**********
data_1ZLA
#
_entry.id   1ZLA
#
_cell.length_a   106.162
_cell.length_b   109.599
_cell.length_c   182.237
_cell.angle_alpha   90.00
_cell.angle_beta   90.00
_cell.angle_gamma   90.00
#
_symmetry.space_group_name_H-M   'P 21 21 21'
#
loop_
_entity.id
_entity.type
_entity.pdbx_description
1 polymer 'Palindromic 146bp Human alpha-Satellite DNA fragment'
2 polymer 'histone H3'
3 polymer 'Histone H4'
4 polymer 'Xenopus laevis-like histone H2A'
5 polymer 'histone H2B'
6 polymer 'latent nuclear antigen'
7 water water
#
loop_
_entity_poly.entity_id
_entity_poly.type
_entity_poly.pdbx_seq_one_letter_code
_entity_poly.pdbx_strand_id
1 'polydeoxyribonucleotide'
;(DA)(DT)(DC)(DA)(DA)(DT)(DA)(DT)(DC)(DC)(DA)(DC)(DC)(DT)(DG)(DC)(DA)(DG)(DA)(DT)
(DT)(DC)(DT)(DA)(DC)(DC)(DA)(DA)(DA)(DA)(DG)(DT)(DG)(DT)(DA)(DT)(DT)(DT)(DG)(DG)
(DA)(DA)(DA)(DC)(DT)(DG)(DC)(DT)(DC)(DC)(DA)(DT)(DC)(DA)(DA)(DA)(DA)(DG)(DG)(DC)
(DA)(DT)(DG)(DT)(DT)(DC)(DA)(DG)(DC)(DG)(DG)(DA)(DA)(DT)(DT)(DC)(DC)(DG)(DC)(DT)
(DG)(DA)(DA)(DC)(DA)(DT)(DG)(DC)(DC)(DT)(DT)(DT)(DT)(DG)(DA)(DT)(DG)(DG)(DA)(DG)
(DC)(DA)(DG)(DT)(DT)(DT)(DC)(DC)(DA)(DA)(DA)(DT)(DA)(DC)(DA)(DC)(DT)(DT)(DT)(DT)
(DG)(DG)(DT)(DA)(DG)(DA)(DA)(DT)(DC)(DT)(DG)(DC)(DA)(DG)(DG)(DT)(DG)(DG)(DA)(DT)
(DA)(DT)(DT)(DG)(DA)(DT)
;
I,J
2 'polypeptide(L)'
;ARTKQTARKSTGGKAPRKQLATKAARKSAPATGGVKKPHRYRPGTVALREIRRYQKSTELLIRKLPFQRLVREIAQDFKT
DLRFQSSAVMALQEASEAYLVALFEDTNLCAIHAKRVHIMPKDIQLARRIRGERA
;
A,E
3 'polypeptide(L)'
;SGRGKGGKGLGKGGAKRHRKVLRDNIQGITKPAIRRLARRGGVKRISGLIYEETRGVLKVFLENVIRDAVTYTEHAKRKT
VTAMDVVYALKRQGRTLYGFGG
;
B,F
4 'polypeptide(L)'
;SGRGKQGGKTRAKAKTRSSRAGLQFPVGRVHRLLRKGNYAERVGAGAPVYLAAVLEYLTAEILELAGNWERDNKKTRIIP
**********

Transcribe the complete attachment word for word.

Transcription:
data_1ZLA
#
_entry.id   1ZLA
#
_cell.length_a   106.162
_cell.length_b   109.599
_cell.length_c   182.237
_cell.angle_alpha   90.00
_cell.angle_beta   90.00
_cell.angle_gamma   90.00
#
_symmetry.space_group_name_H-M   'P 21 21 21'
#
loop_
_entity.id
_entity.type
_entity.pdbx_description
1 polymer 'Palindromic 146bp Human alpha-Satellite DNA fragment'
2 polymer 'histone H3'
3 polymer 'Histone H4'
4 polymer 'Xenopus laevis-like histone H2A'
5 polymer 'histone H2B'
6 polymer 'latent nuclear antigen'
7 water water
#
loop_
_entity_poly.entity_id
_entity_poly.type
_entity_poly.pdbx_seq_one_letter_code
_entity_poly.pdbx_strand_id
1 'polydeoxyribonucleotide'
;(DA)(DT)(DC)(DA)(DA)(DT)(DA)(DT)(DC)(DC)(DA)(DC)(DC)(DT)(DG)(DC)(DA)(DG)(DA)(DT)
(DT)(DC)(DT)(DA)(DC)(DC)(DA)(DA)(DA)(DA)(DG)(DT)(DG)(DT)(DA)(DT)(DT)(DT)(DG)(DG)
(DA)(DA)(DA)(DC)(DT)(DG)(DC)(DT)(DC)(DC)(DA)(DT)(DC)(DA)(DA)(DA)(DA)(DG)(DG)(DC)
(DA)(DT)(DG)(DT)(DT)(DC)(DA)(DG)(DC)(DG)(DG)(DA)(DA)(DT)(DT)(DC)(DC)(DG)(DC)(DT)
(DG)(DA)(DA)(DC)(DA)(DT)(DG)(DC)(DC)(DT)(DT)(DT)(DT)(DG)(DA)(DT)(DG)(DG)(DA)(DG)
(DC)(DA)(DG)(DT)(DT)(DT)(DC)(DC)(DA)(DA)(DA)(DT)(DA)(DC)(DA)(DC)(DT)(DT)(DT)(DT)
(DG)(DG)(DT)(DA)(DG)(DA)(DA)(DT)(DC)(DT)(DG)(DC)(DA)(DG)(DG)(DT)(DG)(DG)(DA)(DT)
(DA)(DT)(DT)(DG)(DA)(DT)
;
I,J
2 'polypeptide(L)'
;ARTKQTARKSTGGKAPRKQLATKAARKSAPATGGVKKPHRYRPGTVALREIRRYQKSTELLIRKLPFQRLVREIAQDFKT
DLRFQSSAVMALQEASEAYLVALFEDTNLCAIHAKRVHIMPKDIQLARRIRGERA
;
A,E
3 'polypeptide(L)'
;SGRGKGGKGLGKGGAKRHRKVLRDNIQGITKPAIRRLARRGGVKRISGLIYEETRGVLKVFLENVIRDAVTYTEHAKRKT
VTAMDVVYALKRQGRTLYGFGG
;
B,F
4 'polypeptide(L)'
;SGRGKQGGKTRAKAKTRSSRAGLQFPVGRVHRLLRKGNYAERVGAGAPVYLAAVLEYLTAEILELAGNWERDNKKTRIIP